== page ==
And one thing is sure: whether or not their computer-based businesses will work out is up to “laws” that are ultimately unfathomable; the higher reaches of a market economy are full of mysteries even for its own actors and beneficiaries. Each commentary on the last stock market crash, in which the concentrated common sense of all the economic specialists could be found, admitted frankly that the stock markets and exchanges of this world – those providing decisive economic facts for the market economy, the most rationale and effective economic system of this world – considerably resemble madhouses: according to their information, whenever speculators take up their exciting business, it involves at least 50 to 90 percent “psychology.”

The story about “psychology” is completely beside the point, however. It is not about moods and quirks in these markets, but all about calculations, and the result is not a general war of nerves but real money. By typifying the transactions in this way, the confirmed fans of a market economy at least express this much: as if it were the most natural thing in the world, they assume the whole thing to be thoroughly determined by irrationality, so that nobody can tell things apart. And whenever you do not know what´s what anyway, nothing is easier than to refer to the “psyche of a human being,” known to be in general rather unfathomable. This provides some “explanation” of all the nonsense, and its justification on top of that. Obviously, an enlightened modern human being doesn't need more than that. On the contrary: the irrationality practiced on the stock markets has a principle. Speculations are made on the future success of capitalistic competition. Current money is made out of the expectation of how financial business will succeed in the future. As long as this expectation is shared by the majority of all other speculators, it works out. If not, it does not. Then they speculate on a collapse.

Consequently, speculators speculate on the effect of their own speculation. And for each performance in this circus they have even made up all sorts of “options” and “securities” which they then call financial “products.” All that is irrational, crazy, without a doubt – except that, however, it is completely reasonable and correct in a market-economy. Because what this kind of madness is really all about is the “creation” of money, of good old capitalistic money – the only form of wealth that counts in this world.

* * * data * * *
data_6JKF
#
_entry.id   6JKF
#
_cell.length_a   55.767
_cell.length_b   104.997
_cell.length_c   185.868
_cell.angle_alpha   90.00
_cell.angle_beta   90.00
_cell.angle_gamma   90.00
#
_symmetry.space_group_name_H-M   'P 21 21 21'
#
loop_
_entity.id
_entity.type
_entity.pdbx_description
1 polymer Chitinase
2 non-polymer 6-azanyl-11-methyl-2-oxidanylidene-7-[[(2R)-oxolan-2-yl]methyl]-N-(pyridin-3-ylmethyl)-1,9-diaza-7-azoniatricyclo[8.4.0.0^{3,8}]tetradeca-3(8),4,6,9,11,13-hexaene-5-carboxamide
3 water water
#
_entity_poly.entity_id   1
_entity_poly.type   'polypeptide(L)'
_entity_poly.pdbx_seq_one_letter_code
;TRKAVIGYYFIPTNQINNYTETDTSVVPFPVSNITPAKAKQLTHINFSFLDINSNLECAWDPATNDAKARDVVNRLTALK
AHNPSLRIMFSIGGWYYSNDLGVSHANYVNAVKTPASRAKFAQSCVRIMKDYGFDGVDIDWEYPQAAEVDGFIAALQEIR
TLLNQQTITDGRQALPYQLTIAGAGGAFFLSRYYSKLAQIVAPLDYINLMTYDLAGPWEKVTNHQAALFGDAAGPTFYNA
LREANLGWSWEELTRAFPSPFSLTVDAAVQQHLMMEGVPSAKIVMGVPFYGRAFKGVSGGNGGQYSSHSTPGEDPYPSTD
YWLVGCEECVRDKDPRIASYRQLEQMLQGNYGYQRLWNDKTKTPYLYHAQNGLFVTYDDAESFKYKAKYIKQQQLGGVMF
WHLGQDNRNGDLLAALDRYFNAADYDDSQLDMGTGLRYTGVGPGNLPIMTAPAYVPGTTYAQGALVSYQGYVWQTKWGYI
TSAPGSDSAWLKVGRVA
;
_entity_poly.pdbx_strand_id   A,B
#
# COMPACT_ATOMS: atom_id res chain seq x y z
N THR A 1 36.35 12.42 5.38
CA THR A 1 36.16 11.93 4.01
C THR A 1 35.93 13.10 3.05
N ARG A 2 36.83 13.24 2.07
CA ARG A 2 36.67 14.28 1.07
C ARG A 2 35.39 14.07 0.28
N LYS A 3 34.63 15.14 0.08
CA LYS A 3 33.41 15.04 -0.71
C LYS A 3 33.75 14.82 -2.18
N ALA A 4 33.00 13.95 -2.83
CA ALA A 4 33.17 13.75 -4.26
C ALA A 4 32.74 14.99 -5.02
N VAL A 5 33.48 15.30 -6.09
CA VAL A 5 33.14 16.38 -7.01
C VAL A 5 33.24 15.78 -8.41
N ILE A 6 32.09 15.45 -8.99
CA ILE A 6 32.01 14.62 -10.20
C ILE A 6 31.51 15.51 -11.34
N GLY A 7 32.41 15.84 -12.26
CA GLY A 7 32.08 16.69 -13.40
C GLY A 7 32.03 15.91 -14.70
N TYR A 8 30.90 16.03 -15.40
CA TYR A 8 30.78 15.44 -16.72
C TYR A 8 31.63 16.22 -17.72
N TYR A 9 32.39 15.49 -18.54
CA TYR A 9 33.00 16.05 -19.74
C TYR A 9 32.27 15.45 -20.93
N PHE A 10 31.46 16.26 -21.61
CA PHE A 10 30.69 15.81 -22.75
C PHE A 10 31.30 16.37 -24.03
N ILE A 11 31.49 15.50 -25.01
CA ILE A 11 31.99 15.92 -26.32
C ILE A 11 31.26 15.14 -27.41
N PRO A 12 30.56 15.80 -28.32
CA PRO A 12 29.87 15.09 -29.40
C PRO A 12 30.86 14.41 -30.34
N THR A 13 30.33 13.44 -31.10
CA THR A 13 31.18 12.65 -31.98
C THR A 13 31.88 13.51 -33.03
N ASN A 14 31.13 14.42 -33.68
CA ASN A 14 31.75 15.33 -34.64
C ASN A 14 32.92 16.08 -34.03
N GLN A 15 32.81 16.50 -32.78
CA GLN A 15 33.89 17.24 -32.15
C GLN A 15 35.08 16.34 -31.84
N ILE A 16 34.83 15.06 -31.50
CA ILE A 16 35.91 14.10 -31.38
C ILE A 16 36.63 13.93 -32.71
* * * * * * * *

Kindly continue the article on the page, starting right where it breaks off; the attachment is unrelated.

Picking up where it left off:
It goes without saying that none of the worried, well-informed experts commenting on the events becomes a critic of capitalism and its stock market: once the unchangeable irrationality of the market has been put beyond doubt, the course is set for the interesting question as to who has been the craziest this time. All agree on the answer: “we” have been overdoing it a little bit as well by driving up the “stock index to dizzying peaks during the last months,” but the “East Asians” have clearly overdone it the most. That is why the losses here are nothing but the long awaited “correction of overheating back to a sound level,” whereas in Asia a “speculative bubble has burst.”

And so everything is clear: from now on you can speculate on a “more solid basis,” in fact globally. A burst “bubble” is followed by inflating the next one – of course.